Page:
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    Cease Fire!—Ava Gardner and Frank Sinatra

    You don’t have to read the newspapers very carefully to know that there’s no diplomatic situation quite so touchy as truce talks. For all the sweet words, the fire- works always seem just about ready to explode. And what’s true of nations is true of people—especially if their

    names happen to be Ava Gardner and Frank Sinatra.

    Ten days after Ava’s arrival in New York, she and Frankie were deliriously happy. They had moved into a lavish hotel apartment with a sweeping view below them of Central Park. Ava was convinced that Frankie was the most terrific, most sensational, most talented guy she had ever known. And the sweetest husband. And as far as Frankie was concerned, Ava’s tenderness was the answer to a crooner’s prayers.



    She had, for the moment, abandoned all plans to go anywhere or do anything that didn’t involve Frank. The only thing she could think of she really wanted to do in this world was to settle down quietly and raise a family.

    This was a far cry from the heated battles that had reverberated throughout Manhattan and across the Hudson into New Jersey for the days preceding this last, most loving reconciliation.

    The New York altercation had started weeks earlier—and in England, actually, not in New York. Frank had flown over to join Ava, who was then still working on “Knights of the Round Table.” The picture was almost finished, except for a few last-minute shots which were still to come.



    Frank, who had made his rush flight before starting personal appearances in the States had to be back in time to open in Atlantic City. He had no choice in the matter. And he wanted Ava, who was idle for a few days before her final scenes were to be made, to return with him, spend those few days here, and then go back to England again to wind up her picture.

    But that, she said, she couldn’t do. Instead, she went to Spain to rest. And Frank, who felt that it wouldn’t have been any more tiring for Ava to fly to New York than to Spain, returned—alone and hurt.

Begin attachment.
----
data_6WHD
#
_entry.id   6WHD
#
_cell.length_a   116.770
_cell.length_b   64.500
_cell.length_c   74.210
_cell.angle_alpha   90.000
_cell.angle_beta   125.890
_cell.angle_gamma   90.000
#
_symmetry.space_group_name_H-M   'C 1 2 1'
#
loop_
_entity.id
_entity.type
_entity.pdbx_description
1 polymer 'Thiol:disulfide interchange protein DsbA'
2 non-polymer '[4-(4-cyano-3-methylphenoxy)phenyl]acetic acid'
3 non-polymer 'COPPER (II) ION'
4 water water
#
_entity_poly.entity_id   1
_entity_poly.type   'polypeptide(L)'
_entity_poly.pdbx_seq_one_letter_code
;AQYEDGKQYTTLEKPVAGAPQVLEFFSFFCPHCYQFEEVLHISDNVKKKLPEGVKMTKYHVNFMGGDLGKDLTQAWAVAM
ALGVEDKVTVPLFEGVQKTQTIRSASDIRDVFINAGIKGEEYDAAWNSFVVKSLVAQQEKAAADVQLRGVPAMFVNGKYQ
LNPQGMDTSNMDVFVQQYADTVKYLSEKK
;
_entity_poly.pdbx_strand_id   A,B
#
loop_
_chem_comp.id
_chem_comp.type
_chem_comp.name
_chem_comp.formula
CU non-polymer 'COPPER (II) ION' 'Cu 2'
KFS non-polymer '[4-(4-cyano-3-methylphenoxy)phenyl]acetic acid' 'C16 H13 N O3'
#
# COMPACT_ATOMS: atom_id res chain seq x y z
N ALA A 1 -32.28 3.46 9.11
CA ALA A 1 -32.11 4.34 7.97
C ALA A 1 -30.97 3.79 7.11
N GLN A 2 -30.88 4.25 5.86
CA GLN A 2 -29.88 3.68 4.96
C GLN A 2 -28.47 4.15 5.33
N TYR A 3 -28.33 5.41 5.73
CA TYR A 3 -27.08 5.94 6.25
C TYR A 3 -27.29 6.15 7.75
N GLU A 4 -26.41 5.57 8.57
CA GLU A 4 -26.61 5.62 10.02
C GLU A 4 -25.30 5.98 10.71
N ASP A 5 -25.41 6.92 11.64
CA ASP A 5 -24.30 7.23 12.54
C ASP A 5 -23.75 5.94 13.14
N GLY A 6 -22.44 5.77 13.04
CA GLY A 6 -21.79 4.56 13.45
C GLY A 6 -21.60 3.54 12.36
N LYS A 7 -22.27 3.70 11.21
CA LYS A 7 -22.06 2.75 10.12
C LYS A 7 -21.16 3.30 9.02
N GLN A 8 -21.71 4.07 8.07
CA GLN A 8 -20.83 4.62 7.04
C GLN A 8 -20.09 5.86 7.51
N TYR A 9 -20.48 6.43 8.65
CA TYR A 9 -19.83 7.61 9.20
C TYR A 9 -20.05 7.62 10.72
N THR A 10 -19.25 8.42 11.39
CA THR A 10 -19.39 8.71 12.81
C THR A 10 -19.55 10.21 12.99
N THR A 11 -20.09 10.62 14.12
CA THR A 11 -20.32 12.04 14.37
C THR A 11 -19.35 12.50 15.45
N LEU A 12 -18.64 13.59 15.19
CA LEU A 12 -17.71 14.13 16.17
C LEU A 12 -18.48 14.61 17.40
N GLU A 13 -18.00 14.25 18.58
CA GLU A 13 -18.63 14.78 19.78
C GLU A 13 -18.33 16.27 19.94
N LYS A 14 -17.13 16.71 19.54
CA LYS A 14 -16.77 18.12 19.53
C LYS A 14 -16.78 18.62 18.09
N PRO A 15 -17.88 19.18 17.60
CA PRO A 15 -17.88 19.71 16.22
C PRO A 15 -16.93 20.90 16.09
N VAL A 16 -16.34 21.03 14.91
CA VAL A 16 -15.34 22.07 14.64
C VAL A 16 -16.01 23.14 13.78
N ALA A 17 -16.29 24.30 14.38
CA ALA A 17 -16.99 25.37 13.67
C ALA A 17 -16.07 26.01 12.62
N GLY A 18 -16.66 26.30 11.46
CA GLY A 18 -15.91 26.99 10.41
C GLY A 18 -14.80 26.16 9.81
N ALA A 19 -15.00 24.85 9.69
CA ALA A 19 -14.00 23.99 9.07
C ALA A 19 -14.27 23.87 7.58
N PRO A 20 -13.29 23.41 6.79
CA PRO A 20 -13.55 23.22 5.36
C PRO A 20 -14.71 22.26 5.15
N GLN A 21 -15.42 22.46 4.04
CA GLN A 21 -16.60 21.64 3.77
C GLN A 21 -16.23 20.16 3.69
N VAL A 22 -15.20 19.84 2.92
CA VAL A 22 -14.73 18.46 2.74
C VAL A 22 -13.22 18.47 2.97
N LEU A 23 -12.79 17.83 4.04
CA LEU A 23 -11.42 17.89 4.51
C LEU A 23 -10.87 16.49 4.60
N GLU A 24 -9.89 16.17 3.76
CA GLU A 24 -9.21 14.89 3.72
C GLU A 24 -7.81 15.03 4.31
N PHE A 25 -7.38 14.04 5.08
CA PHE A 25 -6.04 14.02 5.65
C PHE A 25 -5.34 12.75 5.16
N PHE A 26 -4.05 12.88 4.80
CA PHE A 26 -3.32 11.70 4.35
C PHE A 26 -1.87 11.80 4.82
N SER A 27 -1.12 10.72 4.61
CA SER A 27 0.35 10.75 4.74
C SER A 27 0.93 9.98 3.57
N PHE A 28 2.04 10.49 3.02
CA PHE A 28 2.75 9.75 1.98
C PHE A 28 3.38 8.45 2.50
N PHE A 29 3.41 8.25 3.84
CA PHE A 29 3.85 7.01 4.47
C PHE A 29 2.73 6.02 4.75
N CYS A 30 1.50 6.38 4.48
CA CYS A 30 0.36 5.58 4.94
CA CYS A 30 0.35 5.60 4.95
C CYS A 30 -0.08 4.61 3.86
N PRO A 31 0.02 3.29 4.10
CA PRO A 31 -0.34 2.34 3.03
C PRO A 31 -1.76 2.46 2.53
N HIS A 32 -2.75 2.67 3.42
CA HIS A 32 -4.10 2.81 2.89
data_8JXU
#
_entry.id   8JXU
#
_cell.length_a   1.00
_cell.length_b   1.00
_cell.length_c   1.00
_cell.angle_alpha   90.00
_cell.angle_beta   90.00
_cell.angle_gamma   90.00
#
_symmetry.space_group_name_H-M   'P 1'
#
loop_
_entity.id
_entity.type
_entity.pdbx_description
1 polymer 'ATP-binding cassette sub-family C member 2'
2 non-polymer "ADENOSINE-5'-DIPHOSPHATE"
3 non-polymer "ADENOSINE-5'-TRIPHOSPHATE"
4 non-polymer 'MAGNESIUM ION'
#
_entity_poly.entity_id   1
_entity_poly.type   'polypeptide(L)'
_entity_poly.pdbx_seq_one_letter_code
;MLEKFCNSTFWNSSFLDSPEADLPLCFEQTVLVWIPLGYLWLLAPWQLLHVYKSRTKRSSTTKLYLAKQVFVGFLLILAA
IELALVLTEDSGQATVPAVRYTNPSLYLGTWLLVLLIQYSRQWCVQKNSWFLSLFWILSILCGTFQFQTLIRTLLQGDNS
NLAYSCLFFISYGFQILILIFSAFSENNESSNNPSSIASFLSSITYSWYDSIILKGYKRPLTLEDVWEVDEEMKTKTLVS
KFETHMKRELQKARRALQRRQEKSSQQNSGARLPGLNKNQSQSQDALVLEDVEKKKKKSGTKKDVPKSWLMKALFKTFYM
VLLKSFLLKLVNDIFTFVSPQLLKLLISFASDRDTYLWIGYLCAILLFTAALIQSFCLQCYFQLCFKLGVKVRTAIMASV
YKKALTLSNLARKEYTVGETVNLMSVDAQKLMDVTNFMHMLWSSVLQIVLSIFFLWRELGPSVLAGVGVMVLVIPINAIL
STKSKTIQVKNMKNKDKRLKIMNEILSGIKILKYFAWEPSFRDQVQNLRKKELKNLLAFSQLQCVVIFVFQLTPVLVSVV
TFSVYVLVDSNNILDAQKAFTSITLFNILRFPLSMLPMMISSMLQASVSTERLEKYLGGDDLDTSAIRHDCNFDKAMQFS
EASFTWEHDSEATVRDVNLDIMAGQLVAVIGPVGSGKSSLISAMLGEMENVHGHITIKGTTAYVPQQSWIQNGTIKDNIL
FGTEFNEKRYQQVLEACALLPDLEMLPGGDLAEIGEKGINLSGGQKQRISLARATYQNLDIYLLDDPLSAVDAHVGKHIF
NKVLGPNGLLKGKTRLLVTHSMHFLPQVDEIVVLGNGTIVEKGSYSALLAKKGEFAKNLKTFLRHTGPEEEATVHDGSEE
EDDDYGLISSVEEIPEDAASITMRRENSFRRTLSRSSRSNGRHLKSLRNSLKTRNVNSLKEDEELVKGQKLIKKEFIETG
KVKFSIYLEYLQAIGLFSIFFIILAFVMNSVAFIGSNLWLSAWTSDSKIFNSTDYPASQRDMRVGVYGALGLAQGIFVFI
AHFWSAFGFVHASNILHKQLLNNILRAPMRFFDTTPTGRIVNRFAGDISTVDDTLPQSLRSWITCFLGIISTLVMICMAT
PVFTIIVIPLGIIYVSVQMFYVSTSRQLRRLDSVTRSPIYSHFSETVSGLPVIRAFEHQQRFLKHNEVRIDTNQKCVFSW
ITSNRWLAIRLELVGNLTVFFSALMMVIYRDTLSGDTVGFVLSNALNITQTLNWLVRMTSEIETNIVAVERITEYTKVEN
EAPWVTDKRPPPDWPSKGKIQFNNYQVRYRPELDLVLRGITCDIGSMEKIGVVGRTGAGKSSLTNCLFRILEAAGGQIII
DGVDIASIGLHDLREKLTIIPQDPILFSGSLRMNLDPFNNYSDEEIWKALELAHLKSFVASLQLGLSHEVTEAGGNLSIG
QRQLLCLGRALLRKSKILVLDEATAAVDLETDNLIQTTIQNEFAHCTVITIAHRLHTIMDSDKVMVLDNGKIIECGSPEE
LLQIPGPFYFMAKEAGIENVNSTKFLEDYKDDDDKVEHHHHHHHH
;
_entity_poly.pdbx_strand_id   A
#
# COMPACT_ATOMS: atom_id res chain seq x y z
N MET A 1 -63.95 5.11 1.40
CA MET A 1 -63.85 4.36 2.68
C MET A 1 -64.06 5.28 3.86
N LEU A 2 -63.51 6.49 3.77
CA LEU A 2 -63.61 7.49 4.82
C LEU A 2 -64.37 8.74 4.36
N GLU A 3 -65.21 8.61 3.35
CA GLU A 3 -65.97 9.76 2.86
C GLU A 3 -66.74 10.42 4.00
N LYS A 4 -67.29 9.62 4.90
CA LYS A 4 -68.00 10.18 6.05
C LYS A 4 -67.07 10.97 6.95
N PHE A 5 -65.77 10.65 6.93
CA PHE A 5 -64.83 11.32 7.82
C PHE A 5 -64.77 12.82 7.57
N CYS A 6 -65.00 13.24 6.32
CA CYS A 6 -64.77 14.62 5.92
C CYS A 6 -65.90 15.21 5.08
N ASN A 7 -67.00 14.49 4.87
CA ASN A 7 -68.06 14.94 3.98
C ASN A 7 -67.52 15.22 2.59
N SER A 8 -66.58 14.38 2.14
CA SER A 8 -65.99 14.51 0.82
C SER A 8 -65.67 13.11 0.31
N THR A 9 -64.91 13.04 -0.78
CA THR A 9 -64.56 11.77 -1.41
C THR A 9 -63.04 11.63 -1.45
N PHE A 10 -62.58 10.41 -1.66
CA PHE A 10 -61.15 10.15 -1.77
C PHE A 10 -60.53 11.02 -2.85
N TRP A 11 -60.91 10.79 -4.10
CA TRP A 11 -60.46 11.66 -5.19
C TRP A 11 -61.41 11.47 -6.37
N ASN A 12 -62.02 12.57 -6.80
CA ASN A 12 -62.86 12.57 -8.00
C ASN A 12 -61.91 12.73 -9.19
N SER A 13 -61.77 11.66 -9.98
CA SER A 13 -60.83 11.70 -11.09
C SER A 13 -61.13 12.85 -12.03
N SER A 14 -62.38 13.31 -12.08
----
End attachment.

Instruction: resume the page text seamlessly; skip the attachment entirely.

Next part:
Each thought the other was inconsiderate, unreasonable.






    And when Ava did return to the States shortly afterwards, still piqued, she didn’t cable Frank that she was coming. Result: He wouldn’t phone her to welcome her back. And she, of course, wouldn’t get in touch with him.

    They stayed in separate hotels, each waiting for the other to give in—and neither making any effort to make the first peace gesture.

    This all coincided with Frank’s opening at the Riviera, the night club that hangs high over the Hudson on the Jersey shore, looking across at the dazzle of Manhattan. His reception there was tremendous. Following immediately on his sensational acting success in “From Here to Eternity,” it was proof conclusive that the little guy everybody had been worrying about was anything but through.



    The place was jam-packed with celebrities on opening night. Everybody who was anybody was there—everybody, that is, except the one celebrity who mattered most to Frank: Ava Gardner. She was off seeing the opening of a Broadway show.

    Frank, who had keyed his program to her, who had sung songs with lyrics like, “Why try to change me now . . . I was always your clown . . .” was crestfallen.

    Newspapers made much of the public snub. Columnists leaped with zeal on this latest episode in the turbulent Gardner – Sinatra marriage. And close friends—and some not so close—tried to bring about a reconciliation.






    One well-known commentator went so far as to try to stage a patch-up over a national hook-up on his TV show. He lined Frank up, telling him he wanted to ask him some questions on the air about his role in “From Here to Eternity,” and then he mentioned in passing that he thought “it would be nice if Ava could be there too.” Then he went to Ava herself. The recalcitrant wife was more recalcitrant than ever. She refused, in no uncertain terms. “This is a personal matter,” she said. “It’s my marriage—and my life—and it has nothing at all to do with your show.”